The Sophists Philosophy. Traces of political thought appear in the carliest literature of the Greeks. Homer portrayed a patriarchal regime in which kings were descender from the gods, exercised despotic authority, and held the mass of the people in contempt. In Hesiod and in the fragmentary writings of the Seven Sages, the supports of monarchy were somewhat weakened.
The duties as well as the rights of kings were emphasized, and the acts of rulers were judged by the same standards as those of other men. The growth of a more liberal theory of the state was both a cause and a result of the political movement from monarchy to aristocracy.
The fifth century B.c., beginning with the Persian and ending with the Peloponnesian War, gave the Hellenic world experience in every phase of politics. Close contact with Persian despotism and the bitter struggle between Spartan oligarchy and Athenian democracy stimulated political reflection.
The religious faith of the Greek world was disappearing; democracy was quickening popular intelligence, but also bringing danger of deterioration in administration and lack of stability in public policy.
Old restraints were disappearing, freedom of thought permitted the most revolutionary ideas, and intellectual life was in general ferment. A contest for political power was also waged between the old landowning aristocracy and a new wealthy class engaged in commerce, influenced by foreign ideas, and disposed to innovation.
The way was thus opened for the employment of the arts of the demagogue, and for the rise of a group of teachers who gave lessons in politics, teaching men how to appeal effectively, through eloquence and the art of disputation, to the public mind.
The Sophists, representing in their point of view the disintegrating tendencies of the times, aimed to supply the instruction that would fit a young man for a successful career in the practical life of a citizen. They rejected-the ideas of universal truth and of abstract principles of justice.
They taught that man is the measure of all things, each individual being qualified to judge, according to his own beliefs and desires, what was right. In denying fixed rules of conduct, they attacked the rationality of nature, which had been the basis of Greek philosophy and ethics.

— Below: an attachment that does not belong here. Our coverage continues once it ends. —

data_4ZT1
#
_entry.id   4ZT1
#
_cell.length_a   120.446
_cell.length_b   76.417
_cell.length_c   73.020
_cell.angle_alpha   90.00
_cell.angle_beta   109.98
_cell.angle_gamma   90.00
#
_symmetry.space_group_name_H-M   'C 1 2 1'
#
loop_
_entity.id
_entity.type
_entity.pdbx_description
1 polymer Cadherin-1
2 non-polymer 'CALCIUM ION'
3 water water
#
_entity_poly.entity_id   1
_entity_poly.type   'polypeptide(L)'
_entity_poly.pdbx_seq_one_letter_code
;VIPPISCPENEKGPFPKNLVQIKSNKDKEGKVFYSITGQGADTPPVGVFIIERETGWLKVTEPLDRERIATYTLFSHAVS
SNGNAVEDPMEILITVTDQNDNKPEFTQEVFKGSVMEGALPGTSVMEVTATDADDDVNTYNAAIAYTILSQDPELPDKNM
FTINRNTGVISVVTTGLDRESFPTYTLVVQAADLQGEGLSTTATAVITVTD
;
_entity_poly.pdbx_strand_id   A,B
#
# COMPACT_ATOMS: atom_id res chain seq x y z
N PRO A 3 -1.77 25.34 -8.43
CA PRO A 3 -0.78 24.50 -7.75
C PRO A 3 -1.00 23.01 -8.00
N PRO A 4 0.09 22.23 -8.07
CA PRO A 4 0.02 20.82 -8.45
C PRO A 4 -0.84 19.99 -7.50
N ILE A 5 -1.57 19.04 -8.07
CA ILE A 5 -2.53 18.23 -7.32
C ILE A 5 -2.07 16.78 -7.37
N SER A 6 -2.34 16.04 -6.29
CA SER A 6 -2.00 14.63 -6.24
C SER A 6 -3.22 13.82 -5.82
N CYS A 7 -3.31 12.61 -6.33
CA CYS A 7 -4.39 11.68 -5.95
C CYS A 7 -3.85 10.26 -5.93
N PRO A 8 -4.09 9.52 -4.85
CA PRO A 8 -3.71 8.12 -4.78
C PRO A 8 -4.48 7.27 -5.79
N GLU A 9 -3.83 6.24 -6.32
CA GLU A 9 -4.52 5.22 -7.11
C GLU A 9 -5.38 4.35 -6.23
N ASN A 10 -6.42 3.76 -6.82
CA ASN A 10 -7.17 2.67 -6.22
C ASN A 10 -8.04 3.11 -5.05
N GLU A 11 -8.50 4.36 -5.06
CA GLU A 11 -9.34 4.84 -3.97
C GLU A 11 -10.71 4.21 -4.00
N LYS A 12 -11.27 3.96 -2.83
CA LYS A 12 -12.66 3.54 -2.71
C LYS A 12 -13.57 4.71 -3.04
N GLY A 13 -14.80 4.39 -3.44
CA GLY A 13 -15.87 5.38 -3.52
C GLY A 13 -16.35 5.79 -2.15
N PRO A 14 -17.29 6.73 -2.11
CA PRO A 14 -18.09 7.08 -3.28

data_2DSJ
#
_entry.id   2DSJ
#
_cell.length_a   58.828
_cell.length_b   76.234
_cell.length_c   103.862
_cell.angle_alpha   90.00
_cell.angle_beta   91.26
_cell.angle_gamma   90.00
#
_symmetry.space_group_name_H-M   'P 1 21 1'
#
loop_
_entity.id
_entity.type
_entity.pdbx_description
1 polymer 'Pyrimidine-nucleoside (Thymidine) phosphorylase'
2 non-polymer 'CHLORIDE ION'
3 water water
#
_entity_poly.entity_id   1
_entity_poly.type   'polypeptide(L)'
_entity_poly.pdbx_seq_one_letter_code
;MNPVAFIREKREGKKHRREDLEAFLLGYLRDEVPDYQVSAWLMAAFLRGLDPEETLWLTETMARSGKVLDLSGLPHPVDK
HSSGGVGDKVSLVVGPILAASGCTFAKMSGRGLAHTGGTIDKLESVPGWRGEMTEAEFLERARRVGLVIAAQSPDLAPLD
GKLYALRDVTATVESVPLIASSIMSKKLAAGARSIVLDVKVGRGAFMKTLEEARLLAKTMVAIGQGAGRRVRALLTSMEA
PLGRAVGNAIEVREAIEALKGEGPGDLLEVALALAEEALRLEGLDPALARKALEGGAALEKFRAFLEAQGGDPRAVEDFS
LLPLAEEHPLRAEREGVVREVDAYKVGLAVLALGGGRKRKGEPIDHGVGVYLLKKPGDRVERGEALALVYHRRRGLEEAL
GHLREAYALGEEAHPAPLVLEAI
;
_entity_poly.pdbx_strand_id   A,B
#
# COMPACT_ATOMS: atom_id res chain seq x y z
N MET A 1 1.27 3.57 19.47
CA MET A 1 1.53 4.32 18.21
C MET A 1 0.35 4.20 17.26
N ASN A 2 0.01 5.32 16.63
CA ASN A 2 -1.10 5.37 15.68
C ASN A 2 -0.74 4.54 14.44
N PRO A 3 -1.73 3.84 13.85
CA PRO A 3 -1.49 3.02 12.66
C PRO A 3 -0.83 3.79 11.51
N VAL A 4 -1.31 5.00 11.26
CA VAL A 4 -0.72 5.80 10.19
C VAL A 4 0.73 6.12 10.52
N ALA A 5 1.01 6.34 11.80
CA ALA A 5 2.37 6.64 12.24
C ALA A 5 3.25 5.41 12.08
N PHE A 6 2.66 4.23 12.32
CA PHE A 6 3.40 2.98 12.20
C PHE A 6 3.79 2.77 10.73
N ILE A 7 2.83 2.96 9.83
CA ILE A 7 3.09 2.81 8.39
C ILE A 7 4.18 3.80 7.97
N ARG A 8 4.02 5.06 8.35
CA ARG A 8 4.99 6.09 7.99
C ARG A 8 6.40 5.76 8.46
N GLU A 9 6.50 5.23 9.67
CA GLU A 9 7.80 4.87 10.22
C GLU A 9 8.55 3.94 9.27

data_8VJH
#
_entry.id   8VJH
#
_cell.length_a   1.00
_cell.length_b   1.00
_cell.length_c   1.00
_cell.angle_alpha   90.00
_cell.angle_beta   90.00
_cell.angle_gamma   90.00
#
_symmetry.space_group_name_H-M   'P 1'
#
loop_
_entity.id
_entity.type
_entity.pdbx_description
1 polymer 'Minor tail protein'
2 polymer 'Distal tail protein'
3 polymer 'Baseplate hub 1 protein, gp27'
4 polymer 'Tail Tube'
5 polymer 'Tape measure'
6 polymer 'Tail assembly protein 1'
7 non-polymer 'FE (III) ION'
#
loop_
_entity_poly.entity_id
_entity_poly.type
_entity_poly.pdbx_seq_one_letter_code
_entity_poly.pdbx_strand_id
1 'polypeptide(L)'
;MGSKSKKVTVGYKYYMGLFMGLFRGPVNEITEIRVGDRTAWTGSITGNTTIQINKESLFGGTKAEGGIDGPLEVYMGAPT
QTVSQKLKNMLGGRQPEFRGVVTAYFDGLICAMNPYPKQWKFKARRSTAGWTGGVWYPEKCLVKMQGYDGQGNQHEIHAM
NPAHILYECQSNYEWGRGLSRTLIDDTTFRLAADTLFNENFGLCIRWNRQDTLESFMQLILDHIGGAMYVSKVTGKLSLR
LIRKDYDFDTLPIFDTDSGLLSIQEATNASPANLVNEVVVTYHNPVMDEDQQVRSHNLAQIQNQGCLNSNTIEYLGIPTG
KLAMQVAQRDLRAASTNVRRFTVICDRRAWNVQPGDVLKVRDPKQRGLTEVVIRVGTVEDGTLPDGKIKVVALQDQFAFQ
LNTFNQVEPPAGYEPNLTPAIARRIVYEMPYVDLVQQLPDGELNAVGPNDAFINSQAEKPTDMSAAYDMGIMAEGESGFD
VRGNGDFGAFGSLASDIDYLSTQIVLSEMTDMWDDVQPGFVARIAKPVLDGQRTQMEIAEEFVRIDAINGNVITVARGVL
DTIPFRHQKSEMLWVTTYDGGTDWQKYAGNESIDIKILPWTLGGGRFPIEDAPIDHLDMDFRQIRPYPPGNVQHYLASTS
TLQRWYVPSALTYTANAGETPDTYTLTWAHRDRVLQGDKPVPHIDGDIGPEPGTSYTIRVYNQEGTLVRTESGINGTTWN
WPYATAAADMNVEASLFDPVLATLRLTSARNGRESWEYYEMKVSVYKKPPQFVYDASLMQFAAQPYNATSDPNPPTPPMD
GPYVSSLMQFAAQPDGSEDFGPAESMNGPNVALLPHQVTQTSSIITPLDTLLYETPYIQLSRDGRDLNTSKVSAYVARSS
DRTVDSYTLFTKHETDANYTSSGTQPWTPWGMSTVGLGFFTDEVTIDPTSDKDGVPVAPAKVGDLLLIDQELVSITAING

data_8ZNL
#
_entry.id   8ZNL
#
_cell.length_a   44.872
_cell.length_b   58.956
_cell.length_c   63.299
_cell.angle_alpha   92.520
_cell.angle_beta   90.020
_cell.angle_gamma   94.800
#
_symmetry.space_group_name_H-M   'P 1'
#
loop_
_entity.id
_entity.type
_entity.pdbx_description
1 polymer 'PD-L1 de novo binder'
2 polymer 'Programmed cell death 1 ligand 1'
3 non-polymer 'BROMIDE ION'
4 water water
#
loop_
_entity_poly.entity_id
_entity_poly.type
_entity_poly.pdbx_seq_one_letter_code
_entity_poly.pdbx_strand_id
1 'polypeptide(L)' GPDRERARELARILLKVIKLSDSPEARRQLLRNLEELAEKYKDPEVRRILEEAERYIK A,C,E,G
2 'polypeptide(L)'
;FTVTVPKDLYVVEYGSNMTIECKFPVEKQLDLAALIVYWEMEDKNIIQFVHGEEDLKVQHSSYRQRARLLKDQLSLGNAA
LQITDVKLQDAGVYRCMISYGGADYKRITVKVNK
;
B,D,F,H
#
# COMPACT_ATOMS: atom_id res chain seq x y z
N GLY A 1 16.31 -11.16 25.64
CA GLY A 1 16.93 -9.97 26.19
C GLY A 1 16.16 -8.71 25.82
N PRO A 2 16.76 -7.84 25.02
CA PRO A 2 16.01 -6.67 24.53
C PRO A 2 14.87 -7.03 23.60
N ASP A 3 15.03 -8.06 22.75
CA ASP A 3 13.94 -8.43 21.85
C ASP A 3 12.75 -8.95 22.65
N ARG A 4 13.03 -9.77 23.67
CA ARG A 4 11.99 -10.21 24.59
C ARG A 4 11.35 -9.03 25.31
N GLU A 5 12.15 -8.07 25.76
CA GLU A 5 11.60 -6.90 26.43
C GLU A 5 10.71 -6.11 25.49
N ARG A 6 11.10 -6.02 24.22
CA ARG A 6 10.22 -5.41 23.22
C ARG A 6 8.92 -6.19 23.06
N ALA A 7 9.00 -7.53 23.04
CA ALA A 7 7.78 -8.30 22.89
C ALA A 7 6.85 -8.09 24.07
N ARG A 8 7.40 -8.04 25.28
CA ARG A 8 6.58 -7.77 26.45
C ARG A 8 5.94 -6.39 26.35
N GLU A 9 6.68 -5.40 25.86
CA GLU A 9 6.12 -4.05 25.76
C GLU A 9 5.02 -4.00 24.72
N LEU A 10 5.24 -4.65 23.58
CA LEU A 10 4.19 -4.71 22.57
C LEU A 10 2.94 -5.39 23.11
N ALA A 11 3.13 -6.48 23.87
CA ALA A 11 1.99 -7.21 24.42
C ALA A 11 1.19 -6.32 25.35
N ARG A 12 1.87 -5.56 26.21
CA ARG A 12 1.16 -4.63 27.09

They pointed out that such rules or laws varied widely, differing from government to government. So far were’ they from agreeing, that some laws expressly forbade what others commanded. Laws were thus mere conventions, not unchangeable laws of nature.
The Sophists, in holding that men were by nature selfish and unequal in strength, based political authority upor might. Political rule resulted, either from an agreement among the strong to oppress the weak, or from a combination among the weak to defend themselves against the strong.
This view is clearly expressed by Thrasymachus in the Republic, Thrasynnachus, as the representative in the dialogue of the Sophists, is asked by Socrates to define justice. His reply is that everywhere there is one principle of justice, which is the interest of the stronger.
The Sophists thus believed that might makes right. They also believed that men were naturally nonsocial, that the state rested upon an artificial and individualistic basis, and that political authority was essentially selfish in its aims. The Sophists were the first teachers of individualism, and originated the idea that the state rests upon a social compact. They also drew a distinction between morality and law, and showed that-law, because of the nature of political authority, often forces men to act contrary to the dictates of reason.
To what degree these ideas were accepted, it is difficult to say. But -probably the Sophists were more convincing than Plato and later critics would have us believe. On the basis of existing evidence, it appears that by the middle of the fifth century B.c. these ideas had made so much progress that they were receiving general assent. Mcllwain points to several examples of this.
Athenian envoys in Thucydides are quoted as saying, you and we should say what we really think, and aim only at what is possible for we both alike know that into the discussion of human affairs the question of justice only enters where the pressure of necessity is equal, and that the powerful exact what they can, and the weak grant what they must.
There are, in addition, similar passages in Aristophanes Clouds and Xenophon’s Memorabilia which McIIwain quotes to the same effect. But more than this, Sophist doctrines have stood the test of history extremely well. The very essence of modern democratic government rests on their notions of individualism.
It was they who first developed the thesis that not only is man the measure of all things but each man is the only measure. Truth rested in each man’s opinion of the truth, not in a system of norms or absolutes. The Sophists, to conclude, deserve a better name than they are usually given.